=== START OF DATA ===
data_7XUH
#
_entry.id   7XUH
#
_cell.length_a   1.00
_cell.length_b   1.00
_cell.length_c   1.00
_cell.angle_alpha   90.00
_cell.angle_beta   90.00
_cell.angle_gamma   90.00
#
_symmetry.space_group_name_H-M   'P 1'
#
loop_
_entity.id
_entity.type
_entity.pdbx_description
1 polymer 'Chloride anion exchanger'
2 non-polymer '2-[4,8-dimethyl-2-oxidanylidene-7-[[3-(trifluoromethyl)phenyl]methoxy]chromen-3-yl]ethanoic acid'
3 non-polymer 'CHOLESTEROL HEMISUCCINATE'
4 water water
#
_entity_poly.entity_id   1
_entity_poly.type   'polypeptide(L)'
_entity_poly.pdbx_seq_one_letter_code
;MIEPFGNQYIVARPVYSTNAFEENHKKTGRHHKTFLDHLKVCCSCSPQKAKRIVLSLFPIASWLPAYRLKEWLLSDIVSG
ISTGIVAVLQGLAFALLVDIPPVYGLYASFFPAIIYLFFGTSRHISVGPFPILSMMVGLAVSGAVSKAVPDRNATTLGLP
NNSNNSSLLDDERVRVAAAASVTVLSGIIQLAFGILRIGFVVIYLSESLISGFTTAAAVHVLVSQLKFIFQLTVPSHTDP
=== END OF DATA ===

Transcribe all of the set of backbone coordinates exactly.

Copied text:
data_7XUH
#
_entry.id   7XUH
#
_cell.length_a   1.00
_cell.length_b   1.00
_cell.length_c   1.00
_cell.angle_alpha   90.00
_cell.angle_beta   90.00
_cell.angle_gamma   90.00
#
_symmetry.space_group_name_H-M   'P 1'
#
loop_
_entity.id
_entity.type
_entity.pdbx_description
1 polymer 'Chloride anion exchanger'
2 non-polymer '2-[4,8-dimethyl-2-oxidanylidene-7-[[3-(trifluoromethyl)phenyl]methoxy]chromen-3-yl]ethanoic acid'
3 non-polymer 'CHOLESTEROL HEMISUCCINATE'
4 water water
#
_entity_poly.entity_id   1
_entity_poly.type   'polypeptide(L)'
_entity_poly.pdbx_seq_one_letter_code
;MIEPFGNQYIVARPVYSTNAFEENHKKTGRHHKTFLDHLKVCCSCSPQKAKRIVLSLFPIASWLPAYRLKEWLLSDIVSG
ISTGIVAVLQGLAFALLVDIPPVYGLYASFFPAIIYLFFGTSRHISVGPFPILSMMVGLAVSGAVSKAVPDRNATTLGLP
NNSNNSSLLDDERVRVAAAASVTVLSGIIQLAFGILRIGFVVIYLSESLISGFTTAAAVHVLVSQLKFIFQLTVPSHTDP